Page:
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Pig The Dugong Finds Love After Sophie Monk Heartbreak

February 15, 2018 Attraction No Comments Email Email

He first won the hearts of the nation when he appeared on Sophie Monk’s season of The Bachelorette Australia, and consequently had his heart broken when Stu was the last man standing.

But now, with Sophie Monk officially back on the market, Pig wants to make one thing clear – he’s in love again, just not with her!

Sharing an old photo on his Instagram account on Monday night, the lovable creature wrote:

On Tuesday night, this was followed up with an official announcement. The post read:

You may have noticed I’ve been a little M.I.A this year. The thing is, I’ve been a little “smitten”, as you humans would say, and I’ve really tried to give her my all. 

She’s kind. She’s patient. She loves the water. And OH BOY, does she have an appetite! She was there for me after @sophiemonk broke my heart, and there again when she tried hitting me up for a rebound after THAT break-up (nu-uh honey!) She has all the qualities I love in a woman – and you know what? She’s literally been the girl next door; my day-one #bae. I just didn’t know it.

The mystery lady has since been identified as none other than “the girl next door – Wuru the female dugong at Sea Life Sydney Aquarium.

The dugong duo first hit it off in 2008, when they moved into their waterfront share-home at Sea Life Sydney Aquarium.

Pig moved in after he was rescued from Forrest Beach in North Queensland when he became separated from his mother at a very early age, and after a period of rehabilitation, was released back into the wild. However when he was found washed up again a decision was made not to release him again for fears he wouldn’t survive.

Wuru also moved in after she was found as an abandoned calf in Emu Park on the central Queensland Coast on Australia Day 2005. She was just over 30kg and less than a week old at the time, and was then hand raised for years.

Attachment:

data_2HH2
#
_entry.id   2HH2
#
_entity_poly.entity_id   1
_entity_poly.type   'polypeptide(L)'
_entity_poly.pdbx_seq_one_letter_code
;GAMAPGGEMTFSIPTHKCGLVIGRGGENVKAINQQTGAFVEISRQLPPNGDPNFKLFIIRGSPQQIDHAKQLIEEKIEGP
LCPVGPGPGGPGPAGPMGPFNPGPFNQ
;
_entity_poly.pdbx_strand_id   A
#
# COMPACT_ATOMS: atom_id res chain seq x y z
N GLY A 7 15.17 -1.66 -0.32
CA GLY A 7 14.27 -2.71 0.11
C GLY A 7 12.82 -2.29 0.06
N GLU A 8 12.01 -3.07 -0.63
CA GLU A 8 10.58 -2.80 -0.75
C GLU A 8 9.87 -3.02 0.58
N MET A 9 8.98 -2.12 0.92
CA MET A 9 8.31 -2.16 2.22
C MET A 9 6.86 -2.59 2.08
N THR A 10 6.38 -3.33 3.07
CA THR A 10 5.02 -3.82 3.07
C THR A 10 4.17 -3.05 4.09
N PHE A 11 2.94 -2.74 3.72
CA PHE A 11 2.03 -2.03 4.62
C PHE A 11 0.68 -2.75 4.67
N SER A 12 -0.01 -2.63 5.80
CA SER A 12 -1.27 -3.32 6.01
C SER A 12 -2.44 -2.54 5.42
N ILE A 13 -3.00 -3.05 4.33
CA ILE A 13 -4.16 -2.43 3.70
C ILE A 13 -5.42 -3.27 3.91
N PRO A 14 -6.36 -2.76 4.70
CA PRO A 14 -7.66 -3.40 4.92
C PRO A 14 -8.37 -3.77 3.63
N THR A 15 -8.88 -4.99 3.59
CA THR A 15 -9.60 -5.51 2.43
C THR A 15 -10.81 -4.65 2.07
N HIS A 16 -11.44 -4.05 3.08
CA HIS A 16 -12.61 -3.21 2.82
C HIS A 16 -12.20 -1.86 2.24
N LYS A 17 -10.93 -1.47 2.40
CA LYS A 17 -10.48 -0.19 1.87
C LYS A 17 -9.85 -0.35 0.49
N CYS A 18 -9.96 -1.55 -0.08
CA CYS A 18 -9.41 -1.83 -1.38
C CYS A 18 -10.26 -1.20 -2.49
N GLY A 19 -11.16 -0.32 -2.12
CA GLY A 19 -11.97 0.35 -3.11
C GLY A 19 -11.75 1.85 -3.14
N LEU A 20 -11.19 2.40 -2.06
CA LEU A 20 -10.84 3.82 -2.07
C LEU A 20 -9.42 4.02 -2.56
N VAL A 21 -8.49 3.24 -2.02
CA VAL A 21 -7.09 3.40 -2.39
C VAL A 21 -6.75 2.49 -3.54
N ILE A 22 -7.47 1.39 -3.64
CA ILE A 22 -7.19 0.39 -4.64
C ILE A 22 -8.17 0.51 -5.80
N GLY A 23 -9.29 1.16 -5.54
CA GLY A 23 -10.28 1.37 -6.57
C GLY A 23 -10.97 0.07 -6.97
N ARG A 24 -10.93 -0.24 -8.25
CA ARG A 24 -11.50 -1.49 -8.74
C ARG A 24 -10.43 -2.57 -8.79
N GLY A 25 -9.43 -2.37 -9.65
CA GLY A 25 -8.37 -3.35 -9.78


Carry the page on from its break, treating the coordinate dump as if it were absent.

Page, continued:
“We’re very happy to learn that Pig and Wuru have found love with one another. Dugongs aren’t typically very social animals, but we could always tell these two had a bit of a connection,” says Sea Life Sydney Aquarium Marine Mammal Supervisor, Andrew Barnes. “We’ve found that both Dugongs at times mimic what the other Dugong is doing. We occasionally hear them vocalising and looking at each other through the acrylic wall, or one Dugong appearing a bit down when the other is not in sight.

“Wuru and Pig are the epitome of the term “opposites attract”, which is why they will maintain their positions in their own tanks and not be moving in together. Whilst they physically look similar, Pig is a very playful animal, while Wuru is more introverted. They have their own personalities and we don’t think Wuru would cope with the amount of attention Pig would give!”

Due to habitat loss, pollution and boat strikes, dugongs are currently listed as vulnerable in the wild and Pig and Wuru serve as dugong ambassadors for Sea Life Sydney Aquarium to help educate the public on the precious species, as well as assisting staff to better understand the species to help the occasional wild Dugong that ends up needing care.

Pig and Wuru – whose couple name is yet to be decided (‘Wig’ or ‘Puru’) – are available to meet and greet guests on Dugong Island at the Darling Harbour attraction from 10am-6pmdaily.

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